This weekend the work of more than a dozen Vermont artists goes on display at the Kent Museum in Calais.
The show features sculpture, site-specific stone work – including a labyrinth – fabric work and a variety of other hard-to-classify art.
Everything is made from recycled materials and found objects.
It’s taken a few weeks to set up.
On a bright fall day at this rural crossroads in Calais known as Kents Corner, Hardwick Sculptor Gordon Auchinchloss unloads a ten-foot tall, blackened steel turnstile. Its four arms point at right angles, with hoops at the end of each to frame the scenery.
Inside the museum – an 18th century saw mill and tavern — Chelsea sculptor Michael Alon installs a cement circle in an old iron table. It’s slightly unwieldy.
The cement circle is about two feet in diameter, three inches wide, and there’s a gap at the top. It looks a bit like the horn of the moon. Alon is trying to get a stream of water to course through its core, emerge at the top, and cling elegantly to its exterior on the way down.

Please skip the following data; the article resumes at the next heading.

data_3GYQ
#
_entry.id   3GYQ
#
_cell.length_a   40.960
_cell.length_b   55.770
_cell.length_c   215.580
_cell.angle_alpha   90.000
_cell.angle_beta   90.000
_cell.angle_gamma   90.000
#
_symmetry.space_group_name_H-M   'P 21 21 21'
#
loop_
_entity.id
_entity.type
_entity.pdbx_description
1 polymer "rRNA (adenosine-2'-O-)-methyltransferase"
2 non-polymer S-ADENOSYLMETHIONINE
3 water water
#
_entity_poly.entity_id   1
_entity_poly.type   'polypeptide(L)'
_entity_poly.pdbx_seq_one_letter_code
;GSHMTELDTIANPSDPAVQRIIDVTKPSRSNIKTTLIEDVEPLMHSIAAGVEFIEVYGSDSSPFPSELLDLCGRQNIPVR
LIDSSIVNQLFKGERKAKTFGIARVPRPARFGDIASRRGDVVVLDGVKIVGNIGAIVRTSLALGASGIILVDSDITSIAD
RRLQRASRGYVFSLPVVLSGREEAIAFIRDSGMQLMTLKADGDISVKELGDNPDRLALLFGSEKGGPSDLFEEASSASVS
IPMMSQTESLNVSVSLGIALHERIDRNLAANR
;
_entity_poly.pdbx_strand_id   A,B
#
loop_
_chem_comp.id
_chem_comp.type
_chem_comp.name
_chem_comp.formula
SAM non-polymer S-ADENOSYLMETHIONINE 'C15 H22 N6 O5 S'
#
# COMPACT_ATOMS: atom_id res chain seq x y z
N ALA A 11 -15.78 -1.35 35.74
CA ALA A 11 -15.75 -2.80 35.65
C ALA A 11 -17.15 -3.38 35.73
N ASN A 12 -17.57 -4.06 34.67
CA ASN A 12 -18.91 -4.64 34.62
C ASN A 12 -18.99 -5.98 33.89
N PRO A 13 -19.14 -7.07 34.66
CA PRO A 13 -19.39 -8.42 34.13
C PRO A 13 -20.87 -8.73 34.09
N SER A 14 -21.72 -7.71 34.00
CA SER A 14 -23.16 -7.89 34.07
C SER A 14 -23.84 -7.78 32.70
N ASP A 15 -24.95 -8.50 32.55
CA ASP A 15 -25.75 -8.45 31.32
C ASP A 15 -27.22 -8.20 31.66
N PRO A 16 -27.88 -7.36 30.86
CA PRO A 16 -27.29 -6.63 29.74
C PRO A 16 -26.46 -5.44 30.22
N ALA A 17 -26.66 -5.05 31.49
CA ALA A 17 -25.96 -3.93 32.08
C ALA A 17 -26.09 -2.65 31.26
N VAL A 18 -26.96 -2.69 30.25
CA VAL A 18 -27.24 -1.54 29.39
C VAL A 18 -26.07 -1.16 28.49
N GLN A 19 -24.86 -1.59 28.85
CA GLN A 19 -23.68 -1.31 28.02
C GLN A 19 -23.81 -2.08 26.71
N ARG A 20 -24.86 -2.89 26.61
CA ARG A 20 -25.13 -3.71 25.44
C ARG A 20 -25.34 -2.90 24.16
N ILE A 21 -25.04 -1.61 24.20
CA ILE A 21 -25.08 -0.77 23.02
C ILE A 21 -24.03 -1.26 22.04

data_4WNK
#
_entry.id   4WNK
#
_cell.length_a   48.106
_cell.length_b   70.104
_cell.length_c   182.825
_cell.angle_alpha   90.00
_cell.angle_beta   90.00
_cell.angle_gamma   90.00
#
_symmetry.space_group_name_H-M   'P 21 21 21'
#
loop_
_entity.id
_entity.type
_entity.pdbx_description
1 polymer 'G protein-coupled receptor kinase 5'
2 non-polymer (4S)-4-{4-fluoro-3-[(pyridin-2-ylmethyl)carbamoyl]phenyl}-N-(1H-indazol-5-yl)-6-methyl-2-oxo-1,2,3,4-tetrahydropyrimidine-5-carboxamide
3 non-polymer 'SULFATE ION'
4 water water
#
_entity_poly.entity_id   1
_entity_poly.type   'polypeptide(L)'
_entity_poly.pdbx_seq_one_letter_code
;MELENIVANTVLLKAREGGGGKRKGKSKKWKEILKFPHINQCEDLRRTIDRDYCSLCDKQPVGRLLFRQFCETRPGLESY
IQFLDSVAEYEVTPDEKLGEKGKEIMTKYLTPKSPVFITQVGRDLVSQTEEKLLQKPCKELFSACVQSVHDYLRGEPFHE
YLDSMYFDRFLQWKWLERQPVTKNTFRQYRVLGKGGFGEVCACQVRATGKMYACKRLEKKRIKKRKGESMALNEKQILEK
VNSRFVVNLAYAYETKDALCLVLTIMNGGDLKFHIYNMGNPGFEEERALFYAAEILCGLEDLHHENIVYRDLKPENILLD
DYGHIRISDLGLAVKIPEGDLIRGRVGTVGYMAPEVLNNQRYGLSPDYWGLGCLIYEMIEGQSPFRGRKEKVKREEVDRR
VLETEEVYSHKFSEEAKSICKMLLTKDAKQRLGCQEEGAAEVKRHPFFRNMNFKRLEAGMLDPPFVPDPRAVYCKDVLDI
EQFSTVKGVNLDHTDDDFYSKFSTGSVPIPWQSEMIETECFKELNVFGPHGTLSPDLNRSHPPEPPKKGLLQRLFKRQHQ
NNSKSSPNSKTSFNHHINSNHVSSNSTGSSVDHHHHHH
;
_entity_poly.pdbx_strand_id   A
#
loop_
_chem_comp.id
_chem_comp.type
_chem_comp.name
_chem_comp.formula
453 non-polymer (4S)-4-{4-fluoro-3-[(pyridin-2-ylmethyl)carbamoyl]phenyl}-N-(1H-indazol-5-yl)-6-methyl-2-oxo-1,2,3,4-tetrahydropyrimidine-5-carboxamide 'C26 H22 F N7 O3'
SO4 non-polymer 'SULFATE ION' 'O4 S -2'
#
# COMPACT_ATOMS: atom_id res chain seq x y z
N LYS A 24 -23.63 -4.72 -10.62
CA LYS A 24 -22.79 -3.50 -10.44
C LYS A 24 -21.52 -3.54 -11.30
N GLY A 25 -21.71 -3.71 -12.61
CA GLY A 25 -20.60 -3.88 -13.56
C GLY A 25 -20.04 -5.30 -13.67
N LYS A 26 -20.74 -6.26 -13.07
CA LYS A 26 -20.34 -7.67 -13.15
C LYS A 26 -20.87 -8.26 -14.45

Back outside, several dozen blue-gray stones are strewn on the lawn, where Morrisville stonemason Thea Alvin and some of her European interns wield brick hammers against the flinty rocks, shaping them to suit their project…
Note: The show, "Full Circle: Vermont Artists Give Round A New Shape," is open at the Kent Museum in Calais, from 10 a.m. to 5 p.m. Friday through October 7th.